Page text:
ROME/MOSCOW (Reuters) - Italian Prime Minister Giorgia Meloni vetoed a takeover deal by a cloud services provider due to funding links with Russian internet giant Yandex, according to a government document and three people familiar with the matter.
The move marks the first time that Meloni's administration has used its so-called "golden powers" regulation to block undesired bids in industries deemed of strategic importance such as banking, energy, telecoms and health.
Meloni swept to power last October after a resounding election victory in September.
The veto was decided on at a Cabinet meeting on March 16, a document sent to parliament and published on the Italian Senate's website showed.
Under the rebuffed deal, Dutch-based company Nebius would have acquired Tecnologia Intelligente (TI), a small company set up by Marco Carrai, an Italian businessman close to former Prime Minister Matteo Renzi.
Two government officials told Reuters the government was concerned about the deal because Nebius's activities were funded by Yandex.
Yandex's Dutch-registered holding company is planning to divest ownership and control of most of Yandex Group, including its main revenue-generating businesses, with the international divisions of some services, comprising cloud, to be developed outside Russia.
A third, separate source said Nebius is part of Yandex's Dutch holding company, Yandex NV, and would be part of the new international company post-restructuring.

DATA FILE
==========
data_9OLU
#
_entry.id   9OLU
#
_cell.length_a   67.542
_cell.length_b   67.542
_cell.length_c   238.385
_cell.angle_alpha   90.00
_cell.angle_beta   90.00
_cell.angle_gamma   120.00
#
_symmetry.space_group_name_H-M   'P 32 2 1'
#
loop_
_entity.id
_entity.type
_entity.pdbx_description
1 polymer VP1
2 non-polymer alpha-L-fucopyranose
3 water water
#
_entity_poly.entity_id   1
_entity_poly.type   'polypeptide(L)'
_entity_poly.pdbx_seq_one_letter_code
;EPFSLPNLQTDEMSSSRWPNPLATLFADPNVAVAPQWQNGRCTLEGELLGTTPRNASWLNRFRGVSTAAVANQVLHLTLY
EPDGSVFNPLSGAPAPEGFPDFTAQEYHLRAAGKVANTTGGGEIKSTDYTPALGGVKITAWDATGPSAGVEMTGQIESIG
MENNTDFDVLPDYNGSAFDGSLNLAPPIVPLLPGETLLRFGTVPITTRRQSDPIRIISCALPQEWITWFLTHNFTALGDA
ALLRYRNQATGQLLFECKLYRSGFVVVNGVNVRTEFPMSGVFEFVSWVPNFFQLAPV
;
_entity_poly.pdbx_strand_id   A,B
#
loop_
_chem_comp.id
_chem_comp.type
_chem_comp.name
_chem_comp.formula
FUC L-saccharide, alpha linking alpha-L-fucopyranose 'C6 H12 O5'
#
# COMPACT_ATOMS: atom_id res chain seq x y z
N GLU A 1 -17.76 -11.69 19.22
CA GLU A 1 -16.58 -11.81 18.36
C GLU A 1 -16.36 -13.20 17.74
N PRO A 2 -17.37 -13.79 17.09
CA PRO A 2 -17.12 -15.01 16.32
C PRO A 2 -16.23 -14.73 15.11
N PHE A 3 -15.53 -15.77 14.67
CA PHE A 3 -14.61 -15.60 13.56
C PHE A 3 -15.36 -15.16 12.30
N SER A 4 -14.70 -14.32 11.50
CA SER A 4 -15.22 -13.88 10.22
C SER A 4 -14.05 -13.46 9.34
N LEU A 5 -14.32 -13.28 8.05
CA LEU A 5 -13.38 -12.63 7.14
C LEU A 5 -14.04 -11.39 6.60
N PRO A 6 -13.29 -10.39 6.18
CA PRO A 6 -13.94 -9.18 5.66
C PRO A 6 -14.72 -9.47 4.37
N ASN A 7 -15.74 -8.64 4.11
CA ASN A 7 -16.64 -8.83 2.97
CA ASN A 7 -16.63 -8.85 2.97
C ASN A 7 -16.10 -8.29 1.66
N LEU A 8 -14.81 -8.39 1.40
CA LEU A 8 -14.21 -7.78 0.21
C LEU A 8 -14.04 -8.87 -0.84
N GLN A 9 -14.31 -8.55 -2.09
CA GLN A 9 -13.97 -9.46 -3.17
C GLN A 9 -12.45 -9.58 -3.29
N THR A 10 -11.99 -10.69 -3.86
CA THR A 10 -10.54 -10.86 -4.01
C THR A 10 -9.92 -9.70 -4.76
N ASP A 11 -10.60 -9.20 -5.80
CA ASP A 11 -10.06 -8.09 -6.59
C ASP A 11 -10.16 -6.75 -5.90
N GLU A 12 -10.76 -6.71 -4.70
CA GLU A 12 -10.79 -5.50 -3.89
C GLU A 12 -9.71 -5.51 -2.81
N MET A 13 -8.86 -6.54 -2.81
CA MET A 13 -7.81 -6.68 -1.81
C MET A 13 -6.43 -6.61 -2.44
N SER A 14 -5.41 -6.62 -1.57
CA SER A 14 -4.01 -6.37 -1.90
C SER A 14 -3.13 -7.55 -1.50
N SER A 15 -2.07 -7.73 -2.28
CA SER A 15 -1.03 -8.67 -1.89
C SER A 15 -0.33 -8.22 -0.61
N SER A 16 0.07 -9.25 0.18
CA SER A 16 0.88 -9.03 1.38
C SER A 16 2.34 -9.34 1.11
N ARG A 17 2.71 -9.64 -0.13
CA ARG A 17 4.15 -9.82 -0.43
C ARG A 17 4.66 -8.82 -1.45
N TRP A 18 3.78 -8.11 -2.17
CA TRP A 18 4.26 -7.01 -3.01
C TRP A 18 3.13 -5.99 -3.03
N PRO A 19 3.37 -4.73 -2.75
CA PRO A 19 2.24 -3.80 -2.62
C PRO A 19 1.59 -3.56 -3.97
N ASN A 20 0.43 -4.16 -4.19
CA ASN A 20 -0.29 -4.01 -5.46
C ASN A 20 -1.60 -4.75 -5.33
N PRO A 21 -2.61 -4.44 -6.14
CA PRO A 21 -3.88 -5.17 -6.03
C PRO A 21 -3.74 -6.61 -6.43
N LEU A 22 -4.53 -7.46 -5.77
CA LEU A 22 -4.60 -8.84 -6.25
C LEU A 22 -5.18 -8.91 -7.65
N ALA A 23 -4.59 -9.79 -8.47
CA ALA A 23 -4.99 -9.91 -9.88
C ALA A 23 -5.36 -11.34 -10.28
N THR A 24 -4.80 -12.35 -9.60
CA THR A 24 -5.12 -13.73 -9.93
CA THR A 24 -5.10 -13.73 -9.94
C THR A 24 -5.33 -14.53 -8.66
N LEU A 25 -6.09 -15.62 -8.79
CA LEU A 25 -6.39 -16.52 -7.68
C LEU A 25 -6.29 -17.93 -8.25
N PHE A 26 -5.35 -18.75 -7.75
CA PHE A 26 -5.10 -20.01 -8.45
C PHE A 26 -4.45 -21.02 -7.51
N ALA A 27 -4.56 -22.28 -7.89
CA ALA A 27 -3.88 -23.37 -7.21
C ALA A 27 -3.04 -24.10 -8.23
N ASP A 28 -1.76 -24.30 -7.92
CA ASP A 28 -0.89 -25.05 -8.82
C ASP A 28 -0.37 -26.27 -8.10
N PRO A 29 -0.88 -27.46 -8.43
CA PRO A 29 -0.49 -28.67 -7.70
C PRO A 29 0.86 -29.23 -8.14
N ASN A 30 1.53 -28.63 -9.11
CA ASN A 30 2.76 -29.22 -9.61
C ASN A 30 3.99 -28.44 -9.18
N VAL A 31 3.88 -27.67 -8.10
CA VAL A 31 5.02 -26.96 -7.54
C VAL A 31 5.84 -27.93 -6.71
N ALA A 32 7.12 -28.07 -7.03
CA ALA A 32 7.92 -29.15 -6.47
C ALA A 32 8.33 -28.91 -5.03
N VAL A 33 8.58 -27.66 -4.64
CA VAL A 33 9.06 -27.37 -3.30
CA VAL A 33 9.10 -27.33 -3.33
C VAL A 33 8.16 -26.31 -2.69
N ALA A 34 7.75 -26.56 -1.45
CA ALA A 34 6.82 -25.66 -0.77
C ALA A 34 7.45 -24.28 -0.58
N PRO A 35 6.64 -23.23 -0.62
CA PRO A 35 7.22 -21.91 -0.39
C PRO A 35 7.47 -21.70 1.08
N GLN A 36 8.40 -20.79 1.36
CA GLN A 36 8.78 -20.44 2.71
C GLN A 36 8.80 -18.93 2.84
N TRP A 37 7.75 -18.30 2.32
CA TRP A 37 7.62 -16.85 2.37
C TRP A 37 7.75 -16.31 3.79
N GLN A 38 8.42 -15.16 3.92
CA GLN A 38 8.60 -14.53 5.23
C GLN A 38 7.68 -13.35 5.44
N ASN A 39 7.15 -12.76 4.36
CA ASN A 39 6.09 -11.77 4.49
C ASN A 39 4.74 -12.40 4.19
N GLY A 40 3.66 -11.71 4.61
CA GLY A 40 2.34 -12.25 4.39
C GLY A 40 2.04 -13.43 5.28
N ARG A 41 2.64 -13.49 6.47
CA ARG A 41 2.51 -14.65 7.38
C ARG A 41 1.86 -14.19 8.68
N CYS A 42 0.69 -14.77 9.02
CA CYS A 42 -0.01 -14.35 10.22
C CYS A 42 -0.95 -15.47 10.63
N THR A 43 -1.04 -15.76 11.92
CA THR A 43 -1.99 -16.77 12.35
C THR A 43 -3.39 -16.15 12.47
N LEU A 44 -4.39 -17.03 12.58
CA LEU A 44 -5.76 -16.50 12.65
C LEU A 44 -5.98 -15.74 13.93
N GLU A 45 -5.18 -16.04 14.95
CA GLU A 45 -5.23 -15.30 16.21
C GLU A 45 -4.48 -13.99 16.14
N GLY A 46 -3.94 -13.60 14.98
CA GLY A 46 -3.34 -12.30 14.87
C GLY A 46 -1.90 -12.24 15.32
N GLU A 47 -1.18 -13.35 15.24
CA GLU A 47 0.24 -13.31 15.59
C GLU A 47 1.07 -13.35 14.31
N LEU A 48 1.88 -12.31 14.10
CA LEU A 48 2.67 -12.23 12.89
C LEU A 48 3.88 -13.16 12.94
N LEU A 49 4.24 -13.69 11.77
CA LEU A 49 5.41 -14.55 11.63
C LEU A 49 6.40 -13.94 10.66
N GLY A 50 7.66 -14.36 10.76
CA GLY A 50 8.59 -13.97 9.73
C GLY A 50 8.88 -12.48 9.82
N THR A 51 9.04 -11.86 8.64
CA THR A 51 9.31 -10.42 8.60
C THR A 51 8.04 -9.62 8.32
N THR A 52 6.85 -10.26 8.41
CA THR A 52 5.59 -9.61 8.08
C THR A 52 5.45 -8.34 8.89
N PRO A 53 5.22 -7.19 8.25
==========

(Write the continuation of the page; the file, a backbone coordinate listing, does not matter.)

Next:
"They were basically told that as long as they're connected to a Russian company, it's not going to work," one of the sources told Reuters.
While Yandex, often referred to as "Russia's Google", has not fallen under Western sanctions, some executives have.
Yandex declined to comment. Calls and messages texted to Carrai went unanswered.
Nebius had planned to build an R&D hub in Italy to attract top tech talent from Russia and elsewhere, said Danila Shtan, one of the key developers at Nebius.
"Our Dutch holding company is in the process of divesting its Russian business – unfortunately this isn't a fast process," Shtan said. "But hopefully when it completes, we can get back to focusing on tech instead of visas."
Italy's use of its golden powers usually results in deals being approved with recommendations intended to preserve the national interest.
Since the golden power was introduced in 2012, government authorities have blocked foreign forays into Italy nine times.
In six cases, the vetoes stopped Chinese bids, while Meloni's predecessor Mario Draghi last year rejected an attempt by Russia's state-owned atomic company Rosatom to acquire Faber Industrie, a hydrogen company.
The next key decision that Meloni's government needs to make concerns the planned sale of a Lukoil-owned refinery in Sicily to Cypriot private equity firm G.O.I. Energy.
Some media outlets have speculated that the United States is concerned over the sale of the Priolo refinery, which is only about 50 km (30 miles) away from a NATO base in Sigonella.
In response, G.O.I. Energy issued a statement last month saying neither the company nor its chief executive, Michael Bobrov, has any connection with Russia.
(Reporting by Giuseppe Fonte in Rome and Alexander Marrow in Moscow)